MOSHI, Tanzania — “Shikamoo Mama Kishe,” a girl says as she balances a bucket of water on her head, crossing the railway line. This is the ultimate form of respect in the Swahili language, and a way to greet elders in Tanzania.
“Marahaba,” Mama Kishe responds. Born 57 years ago in Moshi, Tanzania, Fudasia Kishe is a well respected member of her community. In fact, she’s respected everywhere she goes in town. For the last 36 years she’s been working as a nurse at Mawenzi hospital in Moshi, while going out on her own time, and on her own dime, to provide palliative care to people suffering from HIV-AIDS.
Three years ago Kishe decided to try something new. With all the tourists visiting Moshi, mainly for climbs up Africa’s highest mountain, Mt. Kilimanjaro, she decided to begin providing a different kind of service in Tanzania, one that would be hard to find anywhere else in Africa.
Kishe began bringing visitors into the slums around Moshi with her to see how the poorest Tanzanians live. For two to three hours a week she will bring people along on a “social reality tour,” which is what it’s referred to on pamphlets and posters around town.
“I work in Njoro, Kaloleni, Majengo, Karanga, Kiboriloni and Pasua. These are the slums of Moshi,” she says.
Walking along the railroad, not even five minutes from the centre of town, Kishe mentions how this relic used to connect Moshi to Arusha, once transporting goods and materials throughout Northern Tanzania.
“All this railroad does now is connect one slum to the next,” she says, referring to the former industrial areas in both cities located along the train tracks, which are now areas home to thousands of residents living in extreme poverty. “If you look to one side of the tracks you’ll see town. On the other all you see is industry, many of which are shut down.”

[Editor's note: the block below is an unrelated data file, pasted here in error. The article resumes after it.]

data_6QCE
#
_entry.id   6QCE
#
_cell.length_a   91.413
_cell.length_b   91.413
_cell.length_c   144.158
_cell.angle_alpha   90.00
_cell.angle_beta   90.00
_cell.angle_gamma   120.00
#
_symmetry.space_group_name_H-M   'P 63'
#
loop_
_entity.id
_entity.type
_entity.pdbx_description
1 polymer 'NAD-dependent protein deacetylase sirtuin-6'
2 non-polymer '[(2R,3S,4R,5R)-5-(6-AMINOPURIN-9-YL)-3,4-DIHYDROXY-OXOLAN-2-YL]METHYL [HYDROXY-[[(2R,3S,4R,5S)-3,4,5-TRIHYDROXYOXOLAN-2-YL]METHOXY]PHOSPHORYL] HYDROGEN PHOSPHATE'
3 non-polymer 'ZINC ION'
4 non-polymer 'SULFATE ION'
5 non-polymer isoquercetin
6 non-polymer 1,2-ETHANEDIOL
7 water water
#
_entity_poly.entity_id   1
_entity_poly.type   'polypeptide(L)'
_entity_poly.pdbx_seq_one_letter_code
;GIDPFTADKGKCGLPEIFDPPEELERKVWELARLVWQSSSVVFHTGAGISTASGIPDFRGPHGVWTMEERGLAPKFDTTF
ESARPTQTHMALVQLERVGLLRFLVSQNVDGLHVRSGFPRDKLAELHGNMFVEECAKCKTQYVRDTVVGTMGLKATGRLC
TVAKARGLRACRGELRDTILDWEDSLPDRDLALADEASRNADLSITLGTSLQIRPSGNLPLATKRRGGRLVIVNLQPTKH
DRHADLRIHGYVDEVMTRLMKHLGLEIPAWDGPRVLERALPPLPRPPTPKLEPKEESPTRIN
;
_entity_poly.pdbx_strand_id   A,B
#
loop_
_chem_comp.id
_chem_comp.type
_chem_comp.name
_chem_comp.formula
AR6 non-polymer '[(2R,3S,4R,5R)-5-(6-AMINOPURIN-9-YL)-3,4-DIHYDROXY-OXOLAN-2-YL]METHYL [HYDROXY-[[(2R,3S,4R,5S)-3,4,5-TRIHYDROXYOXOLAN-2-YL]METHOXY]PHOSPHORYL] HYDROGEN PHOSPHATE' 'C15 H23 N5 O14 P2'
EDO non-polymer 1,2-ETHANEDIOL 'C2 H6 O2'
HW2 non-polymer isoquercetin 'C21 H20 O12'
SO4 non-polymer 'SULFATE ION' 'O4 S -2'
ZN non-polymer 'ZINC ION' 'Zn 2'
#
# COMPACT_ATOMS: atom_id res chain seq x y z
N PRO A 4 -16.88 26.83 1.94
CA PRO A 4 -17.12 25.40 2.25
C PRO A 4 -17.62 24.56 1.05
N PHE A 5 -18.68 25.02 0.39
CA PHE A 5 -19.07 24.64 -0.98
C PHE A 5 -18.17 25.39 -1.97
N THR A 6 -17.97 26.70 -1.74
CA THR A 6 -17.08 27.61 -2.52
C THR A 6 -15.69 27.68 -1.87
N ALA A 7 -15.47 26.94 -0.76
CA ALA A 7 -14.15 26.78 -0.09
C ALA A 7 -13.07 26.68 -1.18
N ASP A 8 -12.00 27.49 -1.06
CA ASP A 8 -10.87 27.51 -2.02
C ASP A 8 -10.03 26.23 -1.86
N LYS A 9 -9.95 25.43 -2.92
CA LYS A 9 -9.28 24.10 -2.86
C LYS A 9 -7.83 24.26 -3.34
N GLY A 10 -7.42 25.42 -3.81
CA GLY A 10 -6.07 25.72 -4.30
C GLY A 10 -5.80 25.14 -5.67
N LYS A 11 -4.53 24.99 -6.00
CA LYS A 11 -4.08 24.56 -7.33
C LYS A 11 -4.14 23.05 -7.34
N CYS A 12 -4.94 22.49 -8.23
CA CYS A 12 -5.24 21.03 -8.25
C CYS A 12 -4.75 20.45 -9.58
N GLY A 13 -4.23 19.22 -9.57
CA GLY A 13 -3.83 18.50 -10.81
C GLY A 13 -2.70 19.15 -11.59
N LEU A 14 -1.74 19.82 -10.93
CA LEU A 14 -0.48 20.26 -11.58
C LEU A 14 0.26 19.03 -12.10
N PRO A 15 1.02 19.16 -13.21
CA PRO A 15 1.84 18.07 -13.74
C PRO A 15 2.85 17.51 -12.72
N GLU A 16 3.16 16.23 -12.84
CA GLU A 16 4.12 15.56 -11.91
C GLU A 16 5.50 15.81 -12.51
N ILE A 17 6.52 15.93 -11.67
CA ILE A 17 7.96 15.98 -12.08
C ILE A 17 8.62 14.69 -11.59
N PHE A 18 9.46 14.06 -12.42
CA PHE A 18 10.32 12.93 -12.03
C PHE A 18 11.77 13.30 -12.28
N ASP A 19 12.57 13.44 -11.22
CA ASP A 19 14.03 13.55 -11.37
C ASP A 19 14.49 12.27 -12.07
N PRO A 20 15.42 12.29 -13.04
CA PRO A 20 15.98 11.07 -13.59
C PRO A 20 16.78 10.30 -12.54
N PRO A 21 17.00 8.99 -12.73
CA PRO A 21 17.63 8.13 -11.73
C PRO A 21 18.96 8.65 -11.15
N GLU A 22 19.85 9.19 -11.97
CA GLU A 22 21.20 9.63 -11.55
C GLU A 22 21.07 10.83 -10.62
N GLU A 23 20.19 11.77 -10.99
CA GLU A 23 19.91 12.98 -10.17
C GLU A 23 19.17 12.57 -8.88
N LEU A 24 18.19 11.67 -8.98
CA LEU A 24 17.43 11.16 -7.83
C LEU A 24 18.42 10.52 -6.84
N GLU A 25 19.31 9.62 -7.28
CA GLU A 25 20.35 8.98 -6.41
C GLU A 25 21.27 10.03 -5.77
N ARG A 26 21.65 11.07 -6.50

When Kishe enters Kaloleni, a slum adjacent to Moshi’s thriving commercial district along Nyerere Road, pleasantries are exchanged between her and local women. “People respect the work I do here,” she adds.
The wafting stench of a nearby leather tannery turns into the sweet smell of coffee beans, one the area’s surviving industries, as Kishe passes through Kaloleni. Constructed at the edge of the forest, this low-rise slum is situated amidst a backdrop of Moshi’s most beautiful natural scenery, namely Mt. Kilimanjaro. But not long into the tour, it becomes evident why this small settlement of mud huts with corrugated iron roofs is such a serious hazard to the health of its residents.
“Kaloleni is next to the municipal landfill site,” Mama Kishe says, as smoke rises from burning mounds of trash in the distance. “This causes very serious health problems for people who live here, especially the children.”
Reminiscent of the 2010 BBC documentary Welcome to Lagos, Kaloleni residents sift through the garbage to find anything they can use, from discarded household items to scrap metals.
Nearing the end of the Kaloleni slum tour, at the municipal dump, kids and men are seen rummaging through the rubbish. The smell is so intense it begins to burn the nostrils. “These kids don’t even notice the stench anymore,” Mama Kishe adds.
Suddenly, a man emerges from the smoke and begins to scream obscenities in broken English. Mama Kishe shakes her head and continues her tour.
“Some people around here have no regard for their own safety or the health of others,” she says. “It’s up to Moshi’s municipal council to educate and inform slum residents as to the serious health issues associated with working here.”
Kishe returns to her home in the nearby slum of Njoro, which means area with spring water in Swahili. It’s the only slum in Moshi where residents have access to water run-off from the nearby mountain, making it a nice, lush area to grow crops and live comfortably.
“The tour ends here. Home sweet home,” she says. “Karibu [Welcome].”